Why there will likely be no DUI defense in this case.

Sadly, when it comes to celebrities, the truth is frequently an after-birth of justice if it ever comes to be present in the courtroom at all. Justin Bieber is charged with Driving with a Suspended License, Resisting Arrest, and DUI. He is a resident of Canada. He is here by permission. He is an industry onto himself. According to Forbes, he earned $54 million in 2013. That is a lot of money. He has to be concerned about immigration consequences to all of this if there is a conviction. However, the DUI, the Driving Without a License, and the Resisting Arrest without Violence are not per se deportable offenses. Despite the name, the type of resisting arrest that he was charged with, namely the without violence section, is also not an aggravated felony and does not involve a crime of moral turpitude and therefore is not per se deportable. So, the practical move for the defense most likely is to try to negotiate away the Resisting Arrest and then plead to the remaining charges. You try to minimize the news cycle on all of this. He gets placed on probation.

However, this is perhaps too short sighted. One must account for changes in the law and changes in policy. He is 19 years old. He has a lifetime of earning potential. A non-aggravated DUI has been held by the United States Supreme Court to not be an automatically deportable offense, but a change in the law is only ever 5 votes away. Same is so with the other crimes.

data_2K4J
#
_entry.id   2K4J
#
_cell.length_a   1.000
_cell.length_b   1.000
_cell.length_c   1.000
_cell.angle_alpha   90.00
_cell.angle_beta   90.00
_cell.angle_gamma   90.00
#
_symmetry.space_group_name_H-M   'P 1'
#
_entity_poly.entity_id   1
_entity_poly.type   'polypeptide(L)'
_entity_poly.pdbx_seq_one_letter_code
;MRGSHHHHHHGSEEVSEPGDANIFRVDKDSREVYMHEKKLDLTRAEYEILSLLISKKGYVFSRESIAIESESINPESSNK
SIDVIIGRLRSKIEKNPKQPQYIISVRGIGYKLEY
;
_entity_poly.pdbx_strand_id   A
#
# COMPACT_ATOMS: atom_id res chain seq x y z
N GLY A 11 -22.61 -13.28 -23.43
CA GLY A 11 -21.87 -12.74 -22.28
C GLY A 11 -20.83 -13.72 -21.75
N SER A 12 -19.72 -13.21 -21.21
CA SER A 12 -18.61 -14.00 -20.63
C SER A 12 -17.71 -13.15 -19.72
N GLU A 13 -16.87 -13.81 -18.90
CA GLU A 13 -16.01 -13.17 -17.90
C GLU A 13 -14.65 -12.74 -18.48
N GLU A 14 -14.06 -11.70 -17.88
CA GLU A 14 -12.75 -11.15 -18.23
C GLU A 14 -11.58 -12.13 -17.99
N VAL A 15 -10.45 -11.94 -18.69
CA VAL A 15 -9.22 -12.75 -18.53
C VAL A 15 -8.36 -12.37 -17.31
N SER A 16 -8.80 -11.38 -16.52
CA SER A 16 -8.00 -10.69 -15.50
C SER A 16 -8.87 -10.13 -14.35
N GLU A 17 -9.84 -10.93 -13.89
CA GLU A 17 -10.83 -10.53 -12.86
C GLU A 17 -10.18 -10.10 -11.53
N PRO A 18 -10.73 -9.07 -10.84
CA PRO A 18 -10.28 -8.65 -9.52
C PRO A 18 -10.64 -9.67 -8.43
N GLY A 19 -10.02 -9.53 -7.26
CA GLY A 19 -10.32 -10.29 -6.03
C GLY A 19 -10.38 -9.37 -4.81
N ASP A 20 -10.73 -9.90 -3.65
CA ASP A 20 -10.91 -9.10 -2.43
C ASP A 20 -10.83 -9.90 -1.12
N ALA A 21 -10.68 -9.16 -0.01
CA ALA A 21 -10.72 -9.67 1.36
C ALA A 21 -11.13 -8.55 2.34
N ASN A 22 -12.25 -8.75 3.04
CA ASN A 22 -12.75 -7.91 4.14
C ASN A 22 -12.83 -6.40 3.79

I wish good luck to Justin Bieber. I lawyer-scientist can really make a big difference in his case. This is what I uncovered based simply on the police report and some leaked news. Imagine what I could do with more information.

No one wants impaired drivers on the road. We all have friends and family. Truly dangerous impaired driving can kill. I also equally don’t want innocent people punished for committing no crime. Both are equally unacceptable to me in my book. Let’s take the time to get this right. Let’s take the time to get all DUI accusations correct.

We at The McShane Firm believe in the motto of the National College For DUI Defense, Inc.: “Justice Through Knowledge” and also the motto of the Pennsylvania Association for Drunk Driving Defense Attorneys: “Defending with integrity, knowledge, and ethics.” We are here to help.

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Special thanks to the following people that were consulted:

For details on the BrAC program in Florida: Stephen Daniels (www.DUIundo.com) and Michael Kessler (www.kesslerlawfirm.com)

For the arrest information under Florida law: Michael Kessler (www.kesslerlawfirm.com), Michael Dye (http://yourfloridacriminalattorney.com/criminal-attorney-fort-lauderdale/), and Tom Hudson (http://www.amazon.com/The-Drinkers-Guide-Driving-ebook/dp/B00F0Y7I92/ref=sr_1_1?ie=UTF8&qid=1378518048&sr=8-1&keywords=The+drinker%27s+guide+to+driving)

PA DUI attorney Justin J. McShane is the President/CEO of The McShane Firm, LLC - Pennsylvania's top criminal law and DUI law firm. He is the highest rated DUI attorney in PA as rated by Avvo.com. Justin McShane is a double Board certified attorney. He is the first and so far the only Pennsylvania attorney to achieve American Bar Association recognized board certification in DUI defense from the National College for DUI Defense, Inc. He is also a Board Certified Criminal Trial Advocate by the National Board of Trial Advocacy, a Pennsylvania Supreme Court Approved Agency.

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5 responses to “The science of the Justin Bieber DUI case: How a lawyer-scientist can help”

  1. Jessica Bernstein says:

    Bieber should retain you for his defense!

  2. […] We covered here before, the science of the arrest report in the Justin Bieber case: The science of the Justin Bieber DUI case: How a lawyer-scientist can help. […]

  3. Well explained case study. This is one of the proof that an experienced DUI lawyer can help from DUI cases.